"The instant you put it in their arms, they are cooing and awing," Nancy said. "It reaches down in them somewhere and it pulls out that feeling of joy."

But that joy gestates slowly. Cindy and Darryl Lindbloom build the dolls in what they call a nursery, not a studio -- even though what they create is art.

"Some people call it a craft," Darryl Lindbloom said. "I think when you take it to this level, it's art."

The man who is more inclined toward engines paints with precision that tickles just to watch as he creates what he calls 3-D interactive art. He starts with the skin tone. After drying in the oven, the detail will come on another day.

Little veins in the skin get blended as layers go over it, and it's so precise that your eyes will swear the doll is a real baby until you touch it.

Even then, the weighted limbs make the dolls move in a lifelike way when they're scooped up. The Lindblooms use fine glass beads inside nylons to create the effect, and each one is unique.

"No two of them are alike," Darryl Lindbloom explained. "It gives each one their own little personality."

Little personalities are something the Lindblooms know a lot about. They had three of their own children and fostered many others. In the 80s, the couple cared for infants of teen mothers until the babes were ready to go to permanent homes.

"You cry when they leave, but you know they are going to a great place," Cindy Lindbloom said. "Just seeing the happiness on the adoption people's faces, that made me happy."

It's a bit like that with the serenity babies too. For some at the Johanna Shores Senior Community, memories don't come so easily any more -- but something about the babies in the memory care unit that revives something special.

"There is a change and they start reminiscing about their babies, about when they were babies, when their siblings were babies," Nancy explained.

Though Roger can't recall whether he combed his hair in the morning, seeing the serenity baby helps him hear sounds from long ago.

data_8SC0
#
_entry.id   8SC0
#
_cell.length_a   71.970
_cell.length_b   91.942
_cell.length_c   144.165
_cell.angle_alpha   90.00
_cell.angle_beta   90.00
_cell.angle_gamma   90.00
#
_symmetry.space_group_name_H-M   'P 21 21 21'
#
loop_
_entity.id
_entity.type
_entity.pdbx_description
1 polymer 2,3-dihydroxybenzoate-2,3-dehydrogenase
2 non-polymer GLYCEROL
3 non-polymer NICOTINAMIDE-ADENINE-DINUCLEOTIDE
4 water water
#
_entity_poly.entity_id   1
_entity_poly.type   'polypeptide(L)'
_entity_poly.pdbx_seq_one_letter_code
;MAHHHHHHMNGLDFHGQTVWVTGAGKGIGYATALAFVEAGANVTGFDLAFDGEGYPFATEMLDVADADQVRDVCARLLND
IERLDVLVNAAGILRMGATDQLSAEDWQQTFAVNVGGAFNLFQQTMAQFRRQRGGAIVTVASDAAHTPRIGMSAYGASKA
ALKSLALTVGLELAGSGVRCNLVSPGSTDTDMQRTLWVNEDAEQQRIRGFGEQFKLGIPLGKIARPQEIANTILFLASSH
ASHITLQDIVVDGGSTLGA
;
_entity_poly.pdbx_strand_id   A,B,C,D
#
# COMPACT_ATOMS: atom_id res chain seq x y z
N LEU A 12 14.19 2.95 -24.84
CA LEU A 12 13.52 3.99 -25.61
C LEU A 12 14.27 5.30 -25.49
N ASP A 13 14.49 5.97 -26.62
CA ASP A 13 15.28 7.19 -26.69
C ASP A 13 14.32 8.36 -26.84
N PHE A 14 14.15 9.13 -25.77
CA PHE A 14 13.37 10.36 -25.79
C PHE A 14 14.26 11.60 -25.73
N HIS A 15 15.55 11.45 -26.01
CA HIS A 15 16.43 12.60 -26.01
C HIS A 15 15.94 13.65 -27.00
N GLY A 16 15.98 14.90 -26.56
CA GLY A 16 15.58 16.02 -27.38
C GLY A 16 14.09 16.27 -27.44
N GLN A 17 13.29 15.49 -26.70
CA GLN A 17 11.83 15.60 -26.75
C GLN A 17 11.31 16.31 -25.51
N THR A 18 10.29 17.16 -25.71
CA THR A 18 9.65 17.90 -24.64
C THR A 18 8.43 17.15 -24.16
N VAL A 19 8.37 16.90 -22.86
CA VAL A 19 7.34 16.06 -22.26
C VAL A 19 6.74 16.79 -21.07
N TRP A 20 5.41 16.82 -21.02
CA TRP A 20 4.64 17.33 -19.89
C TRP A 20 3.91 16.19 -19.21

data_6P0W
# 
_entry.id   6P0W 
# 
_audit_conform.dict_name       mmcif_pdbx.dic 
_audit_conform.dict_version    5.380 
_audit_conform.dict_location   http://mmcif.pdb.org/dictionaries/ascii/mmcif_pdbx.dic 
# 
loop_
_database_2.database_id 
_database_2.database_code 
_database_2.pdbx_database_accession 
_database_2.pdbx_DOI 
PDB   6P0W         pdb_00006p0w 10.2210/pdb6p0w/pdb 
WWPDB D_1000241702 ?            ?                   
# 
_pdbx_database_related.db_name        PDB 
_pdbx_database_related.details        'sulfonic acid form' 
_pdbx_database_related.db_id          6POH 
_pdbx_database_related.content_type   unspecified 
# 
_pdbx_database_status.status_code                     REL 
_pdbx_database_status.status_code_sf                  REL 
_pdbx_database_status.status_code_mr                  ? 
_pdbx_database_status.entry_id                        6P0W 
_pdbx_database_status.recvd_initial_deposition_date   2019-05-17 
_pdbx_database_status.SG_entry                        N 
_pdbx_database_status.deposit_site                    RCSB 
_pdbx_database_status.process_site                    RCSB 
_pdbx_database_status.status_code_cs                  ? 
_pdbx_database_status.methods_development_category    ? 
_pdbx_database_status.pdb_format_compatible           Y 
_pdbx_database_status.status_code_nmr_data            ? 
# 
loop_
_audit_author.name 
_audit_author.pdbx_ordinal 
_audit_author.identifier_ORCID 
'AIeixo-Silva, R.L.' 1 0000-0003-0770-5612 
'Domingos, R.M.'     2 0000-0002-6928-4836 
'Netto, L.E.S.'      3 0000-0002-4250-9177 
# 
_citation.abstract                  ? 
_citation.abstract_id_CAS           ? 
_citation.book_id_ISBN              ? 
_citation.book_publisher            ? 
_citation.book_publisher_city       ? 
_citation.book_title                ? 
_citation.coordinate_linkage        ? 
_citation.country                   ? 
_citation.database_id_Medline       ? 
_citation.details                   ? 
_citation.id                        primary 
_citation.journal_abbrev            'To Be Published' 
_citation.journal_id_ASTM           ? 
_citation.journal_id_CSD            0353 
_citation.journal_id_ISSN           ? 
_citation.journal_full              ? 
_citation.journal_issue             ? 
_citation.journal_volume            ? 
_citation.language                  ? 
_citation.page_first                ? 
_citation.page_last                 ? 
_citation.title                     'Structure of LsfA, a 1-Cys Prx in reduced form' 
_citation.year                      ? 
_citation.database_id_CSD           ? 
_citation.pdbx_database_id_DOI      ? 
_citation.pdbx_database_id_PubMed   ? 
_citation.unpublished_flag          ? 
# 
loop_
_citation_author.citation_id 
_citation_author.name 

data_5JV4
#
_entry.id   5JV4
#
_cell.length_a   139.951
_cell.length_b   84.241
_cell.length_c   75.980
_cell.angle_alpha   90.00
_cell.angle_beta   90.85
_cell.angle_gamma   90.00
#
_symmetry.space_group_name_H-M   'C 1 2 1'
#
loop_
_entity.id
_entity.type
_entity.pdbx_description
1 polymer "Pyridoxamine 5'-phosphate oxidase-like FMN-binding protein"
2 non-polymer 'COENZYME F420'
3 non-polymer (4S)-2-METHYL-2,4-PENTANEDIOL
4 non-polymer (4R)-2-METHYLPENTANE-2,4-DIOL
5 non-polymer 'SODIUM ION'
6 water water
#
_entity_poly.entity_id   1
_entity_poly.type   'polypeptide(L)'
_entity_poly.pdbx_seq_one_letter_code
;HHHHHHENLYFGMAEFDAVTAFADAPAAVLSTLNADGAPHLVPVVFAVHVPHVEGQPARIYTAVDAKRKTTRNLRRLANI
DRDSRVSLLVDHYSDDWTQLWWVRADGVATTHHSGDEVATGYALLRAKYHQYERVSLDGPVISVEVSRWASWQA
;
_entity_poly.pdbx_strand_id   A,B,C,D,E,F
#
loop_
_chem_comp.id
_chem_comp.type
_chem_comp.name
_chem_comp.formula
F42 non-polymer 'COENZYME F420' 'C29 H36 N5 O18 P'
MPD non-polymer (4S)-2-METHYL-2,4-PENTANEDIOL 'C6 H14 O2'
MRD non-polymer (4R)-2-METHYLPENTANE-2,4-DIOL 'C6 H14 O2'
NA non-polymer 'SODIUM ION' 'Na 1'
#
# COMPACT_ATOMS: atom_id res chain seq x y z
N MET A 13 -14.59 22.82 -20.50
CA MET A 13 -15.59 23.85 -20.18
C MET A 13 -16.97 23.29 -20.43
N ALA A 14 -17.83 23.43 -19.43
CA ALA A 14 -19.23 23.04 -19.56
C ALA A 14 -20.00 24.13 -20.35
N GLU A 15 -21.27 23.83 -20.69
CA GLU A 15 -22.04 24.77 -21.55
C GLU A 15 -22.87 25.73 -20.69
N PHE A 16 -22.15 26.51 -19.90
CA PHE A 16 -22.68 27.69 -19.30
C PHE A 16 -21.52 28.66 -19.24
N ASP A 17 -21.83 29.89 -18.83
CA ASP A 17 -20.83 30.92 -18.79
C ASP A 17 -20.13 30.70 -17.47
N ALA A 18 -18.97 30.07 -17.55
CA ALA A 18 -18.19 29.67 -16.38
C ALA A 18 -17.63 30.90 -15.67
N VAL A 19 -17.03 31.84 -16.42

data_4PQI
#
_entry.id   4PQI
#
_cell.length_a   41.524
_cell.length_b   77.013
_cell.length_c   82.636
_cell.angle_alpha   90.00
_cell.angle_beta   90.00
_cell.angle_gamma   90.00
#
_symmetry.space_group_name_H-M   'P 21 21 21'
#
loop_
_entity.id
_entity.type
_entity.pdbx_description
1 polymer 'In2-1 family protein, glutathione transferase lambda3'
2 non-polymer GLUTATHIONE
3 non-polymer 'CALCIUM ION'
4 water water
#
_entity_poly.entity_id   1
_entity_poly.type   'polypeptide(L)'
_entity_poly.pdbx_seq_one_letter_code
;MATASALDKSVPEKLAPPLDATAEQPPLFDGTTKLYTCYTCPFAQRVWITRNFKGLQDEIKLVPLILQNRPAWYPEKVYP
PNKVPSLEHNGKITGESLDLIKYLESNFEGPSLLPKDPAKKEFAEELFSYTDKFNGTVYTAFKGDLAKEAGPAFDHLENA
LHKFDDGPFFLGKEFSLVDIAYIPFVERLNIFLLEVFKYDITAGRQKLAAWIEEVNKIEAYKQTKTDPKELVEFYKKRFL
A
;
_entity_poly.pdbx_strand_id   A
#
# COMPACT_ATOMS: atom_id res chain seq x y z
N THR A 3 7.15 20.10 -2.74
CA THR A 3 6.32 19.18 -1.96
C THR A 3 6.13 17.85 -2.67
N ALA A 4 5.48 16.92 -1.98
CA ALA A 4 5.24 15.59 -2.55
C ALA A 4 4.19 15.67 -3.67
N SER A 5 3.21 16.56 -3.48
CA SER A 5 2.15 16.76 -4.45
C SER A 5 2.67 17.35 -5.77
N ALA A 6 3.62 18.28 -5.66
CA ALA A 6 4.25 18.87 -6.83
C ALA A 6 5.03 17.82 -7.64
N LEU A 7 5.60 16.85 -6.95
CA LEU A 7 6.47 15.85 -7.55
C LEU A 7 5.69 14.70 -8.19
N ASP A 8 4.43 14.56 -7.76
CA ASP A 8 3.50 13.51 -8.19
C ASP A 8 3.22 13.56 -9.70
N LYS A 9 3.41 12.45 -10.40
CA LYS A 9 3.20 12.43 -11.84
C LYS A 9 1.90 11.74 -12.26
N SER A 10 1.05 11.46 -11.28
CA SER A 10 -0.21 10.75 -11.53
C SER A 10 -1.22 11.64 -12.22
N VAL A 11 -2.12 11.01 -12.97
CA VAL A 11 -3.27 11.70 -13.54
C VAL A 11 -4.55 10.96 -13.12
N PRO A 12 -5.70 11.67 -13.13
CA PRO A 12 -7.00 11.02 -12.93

"The baby songs my wife used to sing to my five kids come back to my memory," he said. "She made it up, I'm sure."

The therapeutic potential is clearly there.

"For women, it raises our oxytocin, and the oxytocin level is known as the 'happy hormone' or the 'comforting hormone,'" Cindy Lindbloom said.

One woman who had lost a baby was drawn to the dolls, along with a young man.

"The guy got tears in his eyes. He said it's just so touching," Cindy Lindbloom recalled. "He goes, 'Yeah, we can't have any more children.'"

While some see the dolls as collectibles, the Lindblooms really love to see their work delivered to the arms of those who need the feeling only holding a baby can bring.

"It's hard to describe," Darryl Lindbloom said. "I think it's something inside us, just the need to nurture something."

The Lindblooms know that feeling is a very real thing -- even if the baby is not.



Bogus Baby Boom - women who collect lifelike dolls

By Mike Celizic 
TODAY contributor

They’re called “reborns”: incredibly lifelike baby dolls that sell for up to $4,000 to adult women who collect them, change their clothes, and in some ways treat them like real babies.

“It fills a spot in your heart,” Lynn Katsaris told TODAY’s Matt Lauer Wednesday in New York as she cuddled “Benjamin” and “Michael” in her arms. A realtor from suburban Phoenix, Katsaris is also an artist who has created 1,052 reborn dolls and sold them to women around the world. She was one of three grown women visiting the show with five of the the bogus — but eerily realistic — babies cradled tenderly in their arms.

Dolls have been around for thousands of years, but the so-called reborn dolls, which are hand-painted and provided with hair whose strands are individually rooted in their vinyl heads, date back to the early 1990s. Since they first were created in the United States, they have become increasingly popular around the world, selling on dedicated Web sites and on eBay for $500 to $4,000, and even higher.

A documentary on the phenomenon called “My Fake Baby” airs tonight on BBC America

Cuddly ... or creepy?  
Some people find the lifelike dolls downright creepy. But collectors, some of whom treat the dolls as real children, feel there’s nothing unusual about their passionate hobby.

Monica Walsh, a 41-year-old wife and mother of a 2-year-old daughter from Orange County, N.Y., has one doll – “Hayden.” And, yes, she told Lauer, she plays with her doll “the same way a man might make a big train station and play with his train station or play with his sports car, his boat or his motorcycle.”

Fran Sullivan, 62, lives in Florida and has never had children. She brought two reborns to New York, “Robin” and “Nicholas,” and said she has a collection of more than 600 dolls of all kinds, including a number of reborn dolls.